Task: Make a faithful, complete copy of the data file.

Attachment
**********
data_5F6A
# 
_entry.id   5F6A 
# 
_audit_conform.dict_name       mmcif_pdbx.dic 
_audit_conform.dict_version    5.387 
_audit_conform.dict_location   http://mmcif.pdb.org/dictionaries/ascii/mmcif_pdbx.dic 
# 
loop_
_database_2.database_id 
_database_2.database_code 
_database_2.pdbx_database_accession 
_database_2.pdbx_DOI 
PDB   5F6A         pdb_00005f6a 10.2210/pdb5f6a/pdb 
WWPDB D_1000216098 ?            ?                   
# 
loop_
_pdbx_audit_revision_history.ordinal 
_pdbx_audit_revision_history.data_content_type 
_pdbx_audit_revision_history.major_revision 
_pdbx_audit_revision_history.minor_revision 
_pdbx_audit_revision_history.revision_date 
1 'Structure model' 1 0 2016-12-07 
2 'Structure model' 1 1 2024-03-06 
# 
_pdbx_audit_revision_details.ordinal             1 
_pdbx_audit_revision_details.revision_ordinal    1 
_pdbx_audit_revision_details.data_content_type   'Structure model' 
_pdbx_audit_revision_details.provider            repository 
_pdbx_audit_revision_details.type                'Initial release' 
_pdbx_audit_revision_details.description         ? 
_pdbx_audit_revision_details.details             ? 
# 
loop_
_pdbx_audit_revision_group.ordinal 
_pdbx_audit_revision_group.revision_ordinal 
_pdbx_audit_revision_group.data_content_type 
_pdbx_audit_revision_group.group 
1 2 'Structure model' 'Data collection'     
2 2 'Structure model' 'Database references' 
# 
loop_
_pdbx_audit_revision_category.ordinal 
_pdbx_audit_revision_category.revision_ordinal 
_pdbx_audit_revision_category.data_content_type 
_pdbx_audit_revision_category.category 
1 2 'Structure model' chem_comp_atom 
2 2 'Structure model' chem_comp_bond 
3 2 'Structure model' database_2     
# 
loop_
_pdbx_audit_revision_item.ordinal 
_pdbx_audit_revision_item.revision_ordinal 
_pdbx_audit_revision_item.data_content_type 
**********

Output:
data_5F6A
# 
_entry.id   5F6A 
# 
_audit_conform.dict_name       mmcif_pdbx.dic 
_audit_conform.dict_version    5.387 
_audit_conform.dict_location   http://mmcif.pdb.org/dictionaries/ascii/mmcif_pdbx.dic 
# 
loop_
_database_2.database_id 
_database_2.database_code 
_database_2.pdbx_database_accession 
_database_2.pdbx_DOI 
PDB   5F6A         pdb_00005f6a 10.2210/pdb5f6a/pdb 
WWPDB D_1000216098 ?            ?                   
# 
loop_
_pdbx_audit_revision_history.ordinal 
_pdbx_audit_revision_history.data_content_type 
_pdbx_audit_revision_history.major_revision 
_pdbx_audit_revision_history.minor_revision 
_pdbx_audit_revision_history.revision_date 
1 'Structure model' 1 0 2016-12-07 
2 'Structure model' 1 1 2024-03-06 
# 
_pdbx_audit_revision_details.ordinal             1 
_pdbx_audit_revision_details.revision_ordinal    1 
_pdbx_audit_revision_details.data_content_type   'Structure model' 
_pdbx_audit_revision_details.provider            repository 
_pdbx_audit_revision_details.type                'Initial release' 
_pdbx_audit_revision_details.description         ? 
_pdbx_audit_revision_details.details             ? 
# 
loop_
_pdbx_audit_revision_group.ordinal 
_pdbx_audit_revision_group.revision_ordinal 
_pdbx_audit_revision_group.data_content_type 
_pdbx_audit_revision_group.group 
1 2 'Structure model' 'Data collection'     
2 2 'Structure model' 'Database references' 
# 
loop_
_pdbx_audit_revision_category.ordinal 
_pdbx_audit_revision_category.revision_ordinal 
_pdbx_audit_revision_category.data_content_type 
_pdbx_audit_revision_category.category 
1 2 'Structure model' chem_comp_atom 
2 2 'Structure model' chem_comp_bond 
3 2 'Structure model' database_2     
# 
loop_
_pdbx_audit_revision_item.ordinal 
_pdbx_audit_revision_item.revision_ordinal 
_pdbx_audit_revision_item.data_content_type 